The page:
After hearing testimony from angry residents, businesses and police, the San Francisco Entertainment Commission tonight agreed to a 30-day suspension of the permit of the Suede nightclub, the site of a recent homicide and other violence.
The unanimous decision came after calls by Mayor Gavin Newsom and Board of Supervisors President David Chiu to revoke the club’s permit permanently.
In the early morning hours of Feb. 7, 44 shots were fired outside the club, located at 383 Bay St. near Fisherman’s Wharf, killing one man and injuring four others, including one of the two suspected gunman, who was arrested at the scene.
Police have said the shooting was prompted by gang tensions in the city of Richmond.
At tonight’s hearing, attorneys from the San Francisco city attorney’s office presented evidence of numerous complaints by neighborhood residents about ongoing noise and rowdy behavior outside the club.
Police testified about several incidents in the past 14 months, including violent assaults inside and outside the club, overcrowding, alcohol violations and inadequate security.
Police said the club has been among the most problematic in the city.
Since the Feb. 7 homicide, Suede management has agreed to a voluntary closure pending the results of tonight’s hearing.
An attorney for Suede did not dispute the allegations this evening, and said the club would agree to the 30-day suspension, but alleged the club was “being painted as a scapegoat” for the homicide.
“They don’t know when and if they’re going to reopen,” attorney Arthur Lipton said. He indicated that if the club reopened, it might be in a different capacity.
This morning, Newsom called for the club to be closed, and also for changes to the Entertainment Commission, according to his spokesman Tony Winnicker.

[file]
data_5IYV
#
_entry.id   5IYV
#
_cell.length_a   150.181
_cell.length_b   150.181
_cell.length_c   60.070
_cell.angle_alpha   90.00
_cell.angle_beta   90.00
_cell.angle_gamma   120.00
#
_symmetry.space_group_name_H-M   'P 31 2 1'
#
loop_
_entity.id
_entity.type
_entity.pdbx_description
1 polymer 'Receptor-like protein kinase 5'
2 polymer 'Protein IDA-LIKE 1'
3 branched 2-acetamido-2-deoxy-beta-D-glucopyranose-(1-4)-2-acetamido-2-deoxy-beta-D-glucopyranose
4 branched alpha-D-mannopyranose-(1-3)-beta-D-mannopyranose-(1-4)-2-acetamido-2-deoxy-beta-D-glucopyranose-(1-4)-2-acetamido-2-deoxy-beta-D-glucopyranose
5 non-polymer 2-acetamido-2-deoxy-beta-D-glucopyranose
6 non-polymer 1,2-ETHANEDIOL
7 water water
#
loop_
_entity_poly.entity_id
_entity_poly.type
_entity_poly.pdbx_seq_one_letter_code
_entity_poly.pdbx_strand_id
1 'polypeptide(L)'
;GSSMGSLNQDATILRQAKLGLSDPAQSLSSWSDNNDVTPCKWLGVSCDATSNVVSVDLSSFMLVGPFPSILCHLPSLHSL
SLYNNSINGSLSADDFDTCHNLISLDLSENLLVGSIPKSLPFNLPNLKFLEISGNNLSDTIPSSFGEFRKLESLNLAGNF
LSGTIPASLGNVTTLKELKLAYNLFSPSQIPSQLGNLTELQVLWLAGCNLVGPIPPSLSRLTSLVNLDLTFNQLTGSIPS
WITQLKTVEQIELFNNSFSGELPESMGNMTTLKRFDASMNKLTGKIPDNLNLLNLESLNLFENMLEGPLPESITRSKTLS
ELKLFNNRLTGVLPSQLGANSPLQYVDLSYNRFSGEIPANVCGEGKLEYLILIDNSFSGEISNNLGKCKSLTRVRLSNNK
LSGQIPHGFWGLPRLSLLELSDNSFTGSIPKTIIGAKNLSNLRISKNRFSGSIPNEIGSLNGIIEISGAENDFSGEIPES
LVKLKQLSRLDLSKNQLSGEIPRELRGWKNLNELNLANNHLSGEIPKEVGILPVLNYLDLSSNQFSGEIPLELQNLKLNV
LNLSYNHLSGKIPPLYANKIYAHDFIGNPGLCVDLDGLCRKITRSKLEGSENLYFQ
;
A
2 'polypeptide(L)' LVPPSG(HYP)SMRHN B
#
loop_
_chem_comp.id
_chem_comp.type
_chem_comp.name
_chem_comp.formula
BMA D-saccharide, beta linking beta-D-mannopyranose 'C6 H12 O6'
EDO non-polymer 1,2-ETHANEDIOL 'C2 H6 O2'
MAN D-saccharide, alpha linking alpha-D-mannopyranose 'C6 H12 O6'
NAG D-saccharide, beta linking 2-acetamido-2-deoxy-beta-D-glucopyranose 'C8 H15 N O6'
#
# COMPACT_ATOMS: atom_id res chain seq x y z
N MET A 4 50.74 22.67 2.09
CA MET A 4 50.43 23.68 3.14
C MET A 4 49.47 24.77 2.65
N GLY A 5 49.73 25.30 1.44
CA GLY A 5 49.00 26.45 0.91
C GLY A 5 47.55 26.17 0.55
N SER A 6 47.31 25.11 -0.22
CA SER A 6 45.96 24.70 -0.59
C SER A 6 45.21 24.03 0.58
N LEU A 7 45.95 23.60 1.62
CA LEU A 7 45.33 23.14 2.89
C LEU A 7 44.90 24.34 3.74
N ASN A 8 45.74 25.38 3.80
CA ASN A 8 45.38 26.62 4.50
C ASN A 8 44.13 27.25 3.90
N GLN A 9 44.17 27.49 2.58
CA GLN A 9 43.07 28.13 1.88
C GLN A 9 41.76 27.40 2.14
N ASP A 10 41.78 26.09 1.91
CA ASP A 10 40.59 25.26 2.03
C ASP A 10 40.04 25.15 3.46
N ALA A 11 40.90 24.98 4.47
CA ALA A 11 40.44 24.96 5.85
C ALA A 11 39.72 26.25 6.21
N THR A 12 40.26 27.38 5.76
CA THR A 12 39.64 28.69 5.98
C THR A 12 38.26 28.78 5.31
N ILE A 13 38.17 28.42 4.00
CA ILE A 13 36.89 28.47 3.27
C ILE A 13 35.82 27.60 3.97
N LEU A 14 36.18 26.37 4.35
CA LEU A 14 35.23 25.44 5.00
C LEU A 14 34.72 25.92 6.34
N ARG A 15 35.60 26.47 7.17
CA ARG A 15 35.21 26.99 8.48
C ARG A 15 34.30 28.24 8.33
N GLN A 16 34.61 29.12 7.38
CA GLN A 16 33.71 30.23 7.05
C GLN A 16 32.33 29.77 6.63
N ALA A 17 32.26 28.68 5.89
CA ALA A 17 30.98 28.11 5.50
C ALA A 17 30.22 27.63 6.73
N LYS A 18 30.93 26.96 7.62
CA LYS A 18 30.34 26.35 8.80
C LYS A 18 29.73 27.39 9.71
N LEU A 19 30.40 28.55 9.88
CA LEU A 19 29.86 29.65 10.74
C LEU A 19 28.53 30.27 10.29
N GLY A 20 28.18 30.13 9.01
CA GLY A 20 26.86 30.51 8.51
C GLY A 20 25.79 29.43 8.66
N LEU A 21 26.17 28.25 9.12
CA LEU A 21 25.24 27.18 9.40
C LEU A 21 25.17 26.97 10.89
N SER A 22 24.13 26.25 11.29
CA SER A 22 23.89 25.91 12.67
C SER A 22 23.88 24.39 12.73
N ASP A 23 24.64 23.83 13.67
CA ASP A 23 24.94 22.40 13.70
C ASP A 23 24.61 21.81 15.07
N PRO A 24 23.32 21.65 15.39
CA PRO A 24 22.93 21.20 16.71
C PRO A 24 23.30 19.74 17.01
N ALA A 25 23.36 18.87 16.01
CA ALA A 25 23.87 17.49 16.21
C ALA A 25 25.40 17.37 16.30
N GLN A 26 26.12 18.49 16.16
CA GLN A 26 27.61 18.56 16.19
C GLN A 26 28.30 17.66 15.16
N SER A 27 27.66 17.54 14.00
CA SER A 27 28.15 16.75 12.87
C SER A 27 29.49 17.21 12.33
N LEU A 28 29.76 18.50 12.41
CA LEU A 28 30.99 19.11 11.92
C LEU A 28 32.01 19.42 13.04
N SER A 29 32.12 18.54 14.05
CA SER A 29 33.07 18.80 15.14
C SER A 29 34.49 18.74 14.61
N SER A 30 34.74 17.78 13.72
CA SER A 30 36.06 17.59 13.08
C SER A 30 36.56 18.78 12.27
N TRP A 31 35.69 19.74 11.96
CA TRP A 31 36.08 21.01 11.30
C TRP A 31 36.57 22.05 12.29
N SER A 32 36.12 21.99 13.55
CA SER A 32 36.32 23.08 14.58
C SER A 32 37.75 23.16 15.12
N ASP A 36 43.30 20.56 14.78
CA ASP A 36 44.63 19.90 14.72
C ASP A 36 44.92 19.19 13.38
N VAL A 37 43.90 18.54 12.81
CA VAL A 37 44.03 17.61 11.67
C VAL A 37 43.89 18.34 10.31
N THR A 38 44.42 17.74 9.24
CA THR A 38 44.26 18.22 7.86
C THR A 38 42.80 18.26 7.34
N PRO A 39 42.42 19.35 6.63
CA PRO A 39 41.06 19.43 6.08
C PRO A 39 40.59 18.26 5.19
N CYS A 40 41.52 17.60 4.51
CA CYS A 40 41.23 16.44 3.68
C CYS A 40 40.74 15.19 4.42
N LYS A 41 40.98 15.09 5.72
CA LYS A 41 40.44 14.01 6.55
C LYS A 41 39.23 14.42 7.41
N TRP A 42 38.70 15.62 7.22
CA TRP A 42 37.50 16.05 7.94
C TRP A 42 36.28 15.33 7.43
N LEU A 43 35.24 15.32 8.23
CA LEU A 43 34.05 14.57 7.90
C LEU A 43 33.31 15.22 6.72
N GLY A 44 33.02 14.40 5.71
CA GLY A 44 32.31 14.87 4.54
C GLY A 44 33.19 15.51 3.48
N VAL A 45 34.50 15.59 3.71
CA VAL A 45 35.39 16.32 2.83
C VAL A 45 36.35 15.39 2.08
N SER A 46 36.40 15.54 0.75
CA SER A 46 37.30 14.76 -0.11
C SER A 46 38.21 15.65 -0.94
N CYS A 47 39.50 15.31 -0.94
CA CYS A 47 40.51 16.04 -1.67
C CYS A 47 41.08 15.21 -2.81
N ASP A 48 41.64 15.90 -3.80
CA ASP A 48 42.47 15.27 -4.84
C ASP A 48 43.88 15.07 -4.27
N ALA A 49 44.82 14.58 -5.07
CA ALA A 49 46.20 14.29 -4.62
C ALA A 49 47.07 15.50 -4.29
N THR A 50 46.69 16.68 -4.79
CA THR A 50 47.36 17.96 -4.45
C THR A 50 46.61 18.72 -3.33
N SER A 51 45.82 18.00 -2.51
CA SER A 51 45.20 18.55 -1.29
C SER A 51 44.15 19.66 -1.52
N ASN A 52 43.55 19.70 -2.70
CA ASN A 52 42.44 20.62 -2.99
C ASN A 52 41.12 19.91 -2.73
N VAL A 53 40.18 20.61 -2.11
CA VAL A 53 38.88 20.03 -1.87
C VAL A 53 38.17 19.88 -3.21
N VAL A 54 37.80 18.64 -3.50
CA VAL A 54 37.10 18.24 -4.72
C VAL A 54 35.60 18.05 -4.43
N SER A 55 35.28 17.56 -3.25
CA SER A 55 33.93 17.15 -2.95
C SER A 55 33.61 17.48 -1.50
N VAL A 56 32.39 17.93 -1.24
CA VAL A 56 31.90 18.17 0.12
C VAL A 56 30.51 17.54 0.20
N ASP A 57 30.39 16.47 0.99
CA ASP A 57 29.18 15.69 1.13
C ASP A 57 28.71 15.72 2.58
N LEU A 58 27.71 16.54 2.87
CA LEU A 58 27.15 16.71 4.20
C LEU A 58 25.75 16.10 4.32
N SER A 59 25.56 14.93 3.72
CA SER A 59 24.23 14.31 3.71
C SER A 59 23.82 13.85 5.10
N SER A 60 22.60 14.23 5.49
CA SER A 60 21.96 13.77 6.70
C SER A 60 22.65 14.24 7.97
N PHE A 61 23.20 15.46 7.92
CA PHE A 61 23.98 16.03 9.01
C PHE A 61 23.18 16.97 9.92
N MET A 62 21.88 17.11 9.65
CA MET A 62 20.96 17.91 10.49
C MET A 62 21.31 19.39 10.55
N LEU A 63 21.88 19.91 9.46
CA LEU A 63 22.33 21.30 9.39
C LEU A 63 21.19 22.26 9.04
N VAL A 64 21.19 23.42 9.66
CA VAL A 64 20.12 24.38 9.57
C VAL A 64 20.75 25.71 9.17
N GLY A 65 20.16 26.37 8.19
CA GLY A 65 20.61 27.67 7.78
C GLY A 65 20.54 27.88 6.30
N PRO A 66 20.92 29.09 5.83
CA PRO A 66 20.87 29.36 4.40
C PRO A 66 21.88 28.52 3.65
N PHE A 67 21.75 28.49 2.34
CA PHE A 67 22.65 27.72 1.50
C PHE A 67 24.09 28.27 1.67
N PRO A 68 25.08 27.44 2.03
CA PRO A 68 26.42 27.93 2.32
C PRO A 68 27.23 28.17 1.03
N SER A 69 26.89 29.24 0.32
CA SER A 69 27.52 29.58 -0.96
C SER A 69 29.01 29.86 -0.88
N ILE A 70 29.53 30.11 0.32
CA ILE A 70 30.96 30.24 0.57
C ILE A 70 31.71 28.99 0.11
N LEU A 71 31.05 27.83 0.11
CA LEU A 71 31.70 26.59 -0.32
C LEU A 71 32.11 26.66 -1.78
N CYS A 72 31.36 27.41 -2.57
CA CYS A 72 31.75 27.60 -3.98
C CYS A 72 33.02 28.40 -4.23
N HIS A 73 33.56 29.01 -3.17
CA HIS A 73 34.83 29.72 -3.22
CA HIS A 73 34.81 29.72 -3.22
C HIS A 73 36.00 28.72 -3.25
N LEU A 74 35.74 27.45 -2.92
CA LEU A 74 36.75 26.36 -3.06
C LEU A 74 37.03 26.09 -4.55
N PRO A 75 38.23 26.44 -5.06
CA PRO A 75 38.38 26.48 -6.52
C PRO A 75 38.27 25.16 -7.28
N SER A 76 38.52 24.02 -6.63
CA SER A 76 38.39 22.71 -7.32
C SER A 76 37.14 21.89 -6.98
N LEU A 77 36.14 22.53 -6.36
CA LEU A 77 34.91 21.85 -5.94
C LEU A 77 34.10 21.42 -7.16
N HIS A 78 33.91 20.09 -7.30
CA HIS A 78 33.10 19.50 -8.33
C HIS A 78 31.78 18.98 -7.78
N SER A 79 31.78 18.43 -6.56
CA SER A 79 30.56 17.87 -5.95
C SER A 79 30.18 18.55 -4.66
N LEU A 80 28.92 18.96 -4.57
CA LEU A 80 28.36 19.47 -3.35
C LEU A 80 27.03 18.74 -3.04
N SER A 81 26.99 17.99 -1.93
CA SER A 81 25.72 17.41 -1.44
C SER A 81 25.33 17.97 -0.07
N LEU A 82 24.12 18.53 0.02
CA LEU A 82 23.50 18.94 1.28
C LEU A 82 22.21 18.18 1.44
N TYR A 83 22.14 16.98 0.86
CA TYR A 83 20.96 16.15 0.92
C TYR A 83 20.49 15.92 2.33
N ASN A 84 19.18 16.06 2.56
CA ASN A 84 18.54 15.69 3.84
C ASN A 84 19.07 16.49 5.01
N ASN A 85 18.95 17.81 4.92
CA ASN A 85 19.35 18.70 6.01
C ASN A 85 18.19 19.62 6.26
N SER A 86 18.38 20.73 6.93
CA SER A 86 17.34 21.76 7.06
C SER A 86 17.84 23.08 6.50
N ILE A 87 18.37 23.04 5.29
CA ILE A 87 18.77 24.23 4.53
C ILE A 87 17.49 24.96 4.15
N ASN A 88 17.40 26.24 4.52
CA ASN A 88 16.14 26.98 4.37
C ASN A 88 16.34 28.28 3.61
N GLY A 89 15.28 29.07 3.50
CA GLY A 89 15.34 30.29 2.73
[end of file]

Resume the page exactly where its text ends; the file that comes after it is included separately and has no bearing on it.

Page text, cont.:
Winnicker said Newsom “understands and sympathizes with the frustration of the neighbors” at the delay in closing the club.
“The inability of the Entertainment Commission to simply shut this club down, which almost everybody agrees should happen, speaks to the impotence of the commission in these situations and of the need to either dramatically reform the commission, or end it,” Winnicker said.
The commission began in 2003 after a voter-approved ballot measure, and its members include people in the entertainment industry.
“The mayor continues to have doubts that those who benefit from the industry should also be those who police the industry,” said Winnicker. “And even though they might have the power to act in these situations, they may not have the will.”
One commissioner, Terrance Alan, said a “legislative remedy” was needed to allow the commission to take more serious action.
According to Chiu, the commission’s regulatory power could potentially be transferred to another city body or agency, but he said tonight he was not yet prepared to move in that direction.
Suede’s permit will be revoked for 30 days beginning April 5. Following that, further offenses could bring 30- and 90-day suspensions from the commission.
According to the city attorney’s office, the commission can also permanently revoke a club’s permit if it violates the city’s police code by either being found to have made false statements on an application; by failing to pay any city fees or charges; or by failing to surrender its permit upon sale of the business.
The city attorney’s office did not present evidence tonight that the club violated any of those provisions.